Rabbits were injected intramuscularly with cortisone acetate (2 mg/kg) on alternate days. Six days after the first injection these rabbits and controls were injected intradermally in multiple sites with BCG (the vaccine strain of tubercle bacillus). Periodically, over the next 2 months, the resulting lesions were measured and surgically biopsied, and the animals were tuberculin-tested. Macrophage activation in the BCG lesions was evaluated histochemically by staining for β-galactosidase activity. Both BCG lesions (and tuberculin reactions) in the cortisone-treated group were considerably smaller than those in the control group. Cortisone was highly effective in reducing the number of infiltrating mononuclear cells (MN), the amount of caseous necrosis and ulceration, and the percent of NM that were β-galactosidase-positive. The decreased activation and reduced number of macrophages readily explains the increased susceptibility to tuberculosis found among patients receiving glucocorticosteroids. In the BCG lesions, the local decrease in the number and function of leukocytes probably explains the decreased tissue necrosis. Such antiinflammatory effects of corticosteroids may offset, in selected antimicrobial-treated cases, the hormone's detrimental effect on host resistance to infectious agents.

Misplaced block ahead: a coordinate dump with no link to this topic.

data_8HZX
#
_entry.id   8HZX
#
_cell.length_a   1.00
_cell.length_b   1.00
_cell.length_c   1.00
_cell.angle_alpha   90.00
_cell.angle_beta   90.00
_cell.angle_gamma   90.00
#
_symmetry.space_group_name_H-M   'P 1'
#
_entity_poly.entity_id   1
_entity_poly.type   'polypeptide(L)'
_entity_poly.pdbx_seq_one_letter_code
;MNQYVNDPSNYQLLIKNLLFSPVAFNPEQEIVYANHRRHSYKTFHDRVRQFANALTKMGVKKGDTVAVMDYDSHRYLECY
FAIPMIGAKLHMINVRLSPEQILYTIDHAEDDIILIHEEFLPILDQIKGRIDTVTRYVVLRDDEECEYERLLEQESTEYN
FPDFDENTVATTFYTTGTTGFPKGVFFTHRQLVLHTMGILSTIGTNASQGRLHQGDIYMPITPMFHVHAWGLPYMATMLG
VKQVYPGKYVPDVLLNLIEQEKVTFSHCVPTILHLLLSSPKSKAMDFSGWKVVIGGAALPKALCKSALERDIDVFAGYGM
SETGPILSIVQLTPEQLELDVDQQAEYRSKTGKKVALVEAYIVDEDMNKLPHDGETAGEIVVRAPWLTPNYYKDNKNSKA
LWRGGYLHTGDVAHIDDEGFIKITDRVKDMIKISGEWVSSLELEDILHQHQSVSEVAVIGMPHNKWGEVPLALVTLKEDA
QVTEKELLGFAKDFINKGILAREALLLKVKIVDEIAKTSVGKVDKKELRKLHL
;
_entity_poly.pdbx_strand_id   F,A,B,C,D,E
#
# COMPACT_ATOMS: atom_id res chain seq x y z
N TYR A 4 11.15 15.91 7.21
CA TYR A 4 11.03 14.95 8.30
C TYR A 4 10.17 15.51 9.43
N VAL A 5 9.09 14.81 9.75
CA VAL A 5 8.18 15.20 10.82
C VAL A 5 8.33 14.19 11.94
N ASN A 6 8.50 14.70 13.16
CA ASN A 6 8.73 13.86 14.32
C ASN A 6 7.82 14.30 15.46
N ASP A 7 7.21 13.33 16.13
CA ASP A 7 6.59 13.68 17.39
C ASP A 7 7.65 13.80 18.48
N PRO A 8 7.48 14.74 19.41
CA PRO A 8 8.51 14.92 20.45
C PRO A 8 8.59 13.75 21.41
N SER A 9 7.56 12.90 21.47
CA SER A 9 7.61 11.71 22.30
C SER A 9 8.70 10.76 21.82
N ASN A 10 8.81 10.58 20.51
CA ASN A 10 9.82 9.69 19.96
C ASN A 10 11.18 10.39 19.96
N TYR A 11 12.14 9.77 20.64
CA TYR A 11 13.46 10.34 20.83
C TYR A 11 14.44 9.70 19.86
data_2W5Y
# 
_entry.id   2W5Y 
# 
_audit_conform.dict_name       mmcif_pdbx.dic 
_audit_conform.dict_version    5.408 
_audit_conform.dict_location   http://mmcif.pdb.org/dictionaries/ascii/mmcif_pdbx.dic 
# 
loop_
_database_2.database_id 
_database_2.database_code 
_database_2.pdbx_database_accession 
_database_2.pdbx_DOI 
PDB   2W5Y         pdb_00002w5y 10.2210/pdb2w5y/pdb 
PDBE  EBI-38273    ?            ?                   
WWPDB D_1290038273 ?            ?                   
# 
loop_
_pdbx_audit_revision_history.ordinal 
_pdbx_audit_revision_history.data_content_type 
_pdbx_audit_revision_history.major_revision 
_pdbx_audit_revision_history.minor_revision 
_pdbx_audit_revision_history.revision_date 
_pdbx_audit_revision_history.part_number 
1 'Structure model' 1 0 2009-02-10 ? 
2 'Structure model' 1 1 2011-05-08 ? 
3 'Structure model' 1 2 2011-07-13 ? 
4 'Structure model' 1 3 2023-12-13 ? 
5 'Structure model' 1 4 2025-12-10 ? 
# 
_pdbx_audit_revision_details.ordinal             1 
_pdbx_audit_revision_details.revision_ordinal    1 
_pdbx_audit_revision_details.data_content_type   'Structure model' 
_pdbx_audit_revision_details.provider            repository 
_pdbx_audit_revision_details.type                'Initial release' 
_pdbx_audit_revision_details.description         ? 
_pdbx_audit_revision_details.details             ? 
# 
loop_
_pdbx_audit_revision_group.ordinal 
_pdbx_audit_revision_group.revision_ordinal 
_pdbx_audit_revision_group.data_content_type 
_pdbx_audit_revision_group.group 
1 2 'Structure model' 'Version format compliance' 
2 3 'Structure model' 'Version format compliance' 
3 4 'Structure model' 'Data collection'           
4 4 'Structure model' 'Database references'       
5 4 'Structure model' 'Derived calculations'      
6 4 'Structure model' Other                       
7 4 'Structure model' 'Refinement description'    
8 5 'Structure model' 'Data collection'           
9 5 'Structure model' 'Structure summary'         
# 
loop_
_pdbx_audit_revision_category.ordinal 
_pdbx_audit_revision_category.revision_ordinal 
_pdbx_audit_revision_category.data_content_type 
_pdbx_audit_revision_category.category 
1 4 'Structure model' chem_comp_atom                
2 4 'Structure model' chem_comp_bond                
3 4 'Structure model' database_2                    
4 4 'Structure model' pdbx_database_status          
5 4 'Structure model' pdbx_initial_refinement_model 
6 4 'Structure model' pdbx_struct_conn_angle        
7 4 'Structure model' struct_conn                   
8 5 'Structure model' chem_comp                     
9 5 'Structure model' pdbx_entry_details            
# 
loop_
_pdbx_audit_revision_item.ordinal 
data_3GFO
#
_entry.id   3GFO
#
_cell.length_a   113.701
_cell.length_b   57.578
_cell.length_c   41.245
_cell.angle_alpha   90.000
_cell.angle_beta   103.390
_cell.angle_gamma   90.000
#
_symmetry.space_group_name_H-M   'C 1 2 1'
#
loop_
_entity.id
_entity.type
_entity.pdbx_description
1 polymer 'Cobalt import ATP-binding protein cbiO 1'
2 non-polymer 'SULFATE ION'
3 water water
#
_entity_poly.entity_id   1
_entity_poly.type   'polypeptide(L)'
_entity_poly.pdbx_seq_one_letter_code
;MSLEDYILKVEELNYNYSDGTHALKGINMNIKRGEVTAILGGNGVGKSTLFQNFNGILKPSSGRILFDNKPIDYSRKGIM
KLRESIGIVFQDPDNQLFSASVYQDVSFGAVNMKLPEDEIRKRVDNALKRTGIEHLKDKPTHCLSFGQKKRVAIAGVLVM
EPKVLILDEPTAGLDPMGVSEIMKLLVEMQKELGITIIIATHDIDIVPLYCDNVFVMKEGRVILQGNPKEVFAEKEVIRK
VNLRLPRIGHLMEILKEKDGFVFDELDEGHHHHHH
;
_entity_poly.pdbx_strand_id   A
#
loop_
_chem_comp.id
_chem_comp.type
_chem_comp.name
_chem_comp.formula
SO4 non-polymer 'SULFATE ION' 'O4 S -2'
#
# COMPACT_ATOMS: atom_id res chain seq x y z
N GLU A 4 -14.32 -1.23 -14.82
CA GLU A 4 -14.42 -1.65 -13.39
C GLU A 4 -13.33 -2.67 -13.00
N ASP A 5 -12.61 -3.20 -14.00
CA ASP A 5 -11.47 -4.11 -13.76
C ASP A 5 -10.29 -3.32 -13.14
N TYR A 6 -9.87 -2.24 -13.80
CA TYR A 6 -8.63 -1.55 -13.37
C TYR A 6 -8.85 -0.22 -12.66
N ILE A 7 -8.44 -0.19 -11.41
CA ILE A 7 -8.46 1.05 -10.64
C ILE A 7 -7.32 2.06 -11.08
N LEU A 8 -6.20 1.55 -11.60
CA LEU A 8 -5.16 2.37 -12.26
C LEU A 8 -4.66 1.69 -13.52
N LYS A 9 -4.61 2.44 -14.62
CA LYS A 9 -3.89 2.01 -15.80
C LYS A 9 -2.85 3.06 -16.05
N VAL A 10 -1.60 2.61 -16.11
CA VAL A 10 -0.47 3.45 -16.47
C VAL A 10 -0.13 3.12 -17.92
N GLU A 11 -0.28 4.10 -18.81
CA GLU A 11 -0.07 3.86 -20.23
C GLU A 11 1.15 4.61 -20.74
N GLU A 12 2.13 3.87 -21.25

ASJC Scopus subject areas
- Immunology and Allergy